What is the difference between ref and &??

Today I encountered the use of ref while learning the code to use enumerations to implement linked lists, so I would like to ask, what is the difference between ref and &? When should we use ref instead of &?

use crate::List::*;

enum List {
    // Cons: Tuple struct that wraps an element and a pointer to the next node
    Cons(u32, Box<List>),
    // Nil: A node that signifies the end of the linked list
    Nil,
}

// Methods can be attached to an enum
impl List {
    // Create an empty list
    fn new() -> List {
        // `Nil` has type `List`
        Nil
    }

    // Consume a list, and return the same list with a new element at its front
    fn prepend(self, elem: u32) -> List {
        // `Cons` also has type List
        Cons(elem, Box::new(self))
    }

    // Return the length of the list
    fn len(&self) -> u32 {
        // `self` has to be matched, because the behavior of this method
        // depends on the variant of `self`
        // `self` has type `&List`, and `*self` has type `List`, matching on a
        // concrete type `T` is preferred over a match on a reference `&T`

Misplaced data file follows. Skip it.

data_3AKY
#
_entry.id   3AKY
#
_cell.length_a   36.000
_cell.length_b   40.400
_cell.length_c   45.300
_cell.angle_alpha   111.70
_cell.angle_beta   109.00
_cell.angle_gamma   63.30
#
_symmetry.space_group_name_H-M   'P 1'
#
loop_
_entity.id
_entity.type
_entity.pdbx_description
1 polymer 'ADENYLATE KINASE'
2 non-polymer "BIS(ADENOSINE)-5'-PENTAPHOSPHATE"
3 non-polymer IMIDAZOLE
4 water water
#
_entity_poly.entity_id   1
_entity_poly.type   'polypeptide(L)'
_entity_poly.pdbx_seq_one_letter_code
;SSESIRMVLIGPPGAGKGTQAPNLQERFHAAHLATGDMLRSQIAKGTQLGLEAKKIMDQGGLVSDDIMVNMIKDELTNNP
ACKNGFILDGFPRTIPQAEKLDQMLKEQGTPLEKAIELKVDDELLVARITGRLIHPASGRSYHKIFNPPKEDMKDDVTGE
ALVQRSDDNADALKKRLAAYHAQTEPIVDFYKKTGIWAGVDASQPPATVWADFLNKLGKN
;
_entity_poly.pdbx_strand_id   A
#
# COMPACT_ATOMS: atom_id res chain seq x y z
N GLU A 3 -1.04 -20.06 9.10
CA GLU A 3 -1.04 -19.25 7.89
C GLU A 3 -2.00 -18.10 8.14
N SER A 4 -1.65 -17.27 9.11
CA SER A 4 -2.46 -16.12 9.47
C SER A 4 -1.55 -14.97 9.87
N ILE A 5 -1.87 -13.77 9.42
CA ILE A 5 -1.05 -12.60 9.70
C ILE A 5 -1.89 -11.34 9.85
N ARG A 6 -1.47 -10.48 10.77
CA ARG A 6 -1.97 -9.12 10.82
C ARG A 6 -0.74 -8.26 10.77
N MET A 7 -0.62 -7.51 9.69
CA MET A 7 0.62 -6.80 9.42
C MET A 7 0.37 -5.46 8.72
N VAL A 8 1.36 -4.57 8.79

// after Rust 2018 you can use self here and tail (with no ref) below as well,
        // rust will infer &s and ref tail. 
        // See https://doc.rust-lang.org/edition-guide/rust-2018/ownership-and-lifetimes/default-match-bindings.html
        match *self {
            // Can't take ownership of the tail, because `self` is borrowed;
            // instead take a reference to the tail
            Cons(_, ref tail) => 1 + tail.len(),
            // Base Case: An empty list has zero length
            Nil => 0
        }
    }

    // Return representation of the list as a (heap allocated) string
    fn stringify(&self) -> String {
        match *self {
            Cons(head, ref tail) => {
                // `format!` is similar to `print!`, but returns a heap
                // allocated string instead of printing to the console
                format!("{}, {}", head, tail.stringify())
            }
            Nil => {
                format!("Nil")
            }
        }
    }
}

fn main() {
    // Create an empty linked list
    let mut list = List::new();

    // Prepend some elements
    list = list.prepend(1);
    list = list.prepend(2);
    list = list.prepend(3);

    // Show the final state of the list
    println!("linked list has length: {}", list.len());
    println!("{}", list.stringify());
}

This is a common point of confusion. In simple words:

  • In expressions, &/&mut creates a reference and * dereferences it (dereferencing is also done automatically in several cases).
  • In patterns, &/&mut "matches" (i.e. dereferences) a reference, and ref/ref mut creates it.
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An article which helped me understand this question: Patterns Are Not Expressions

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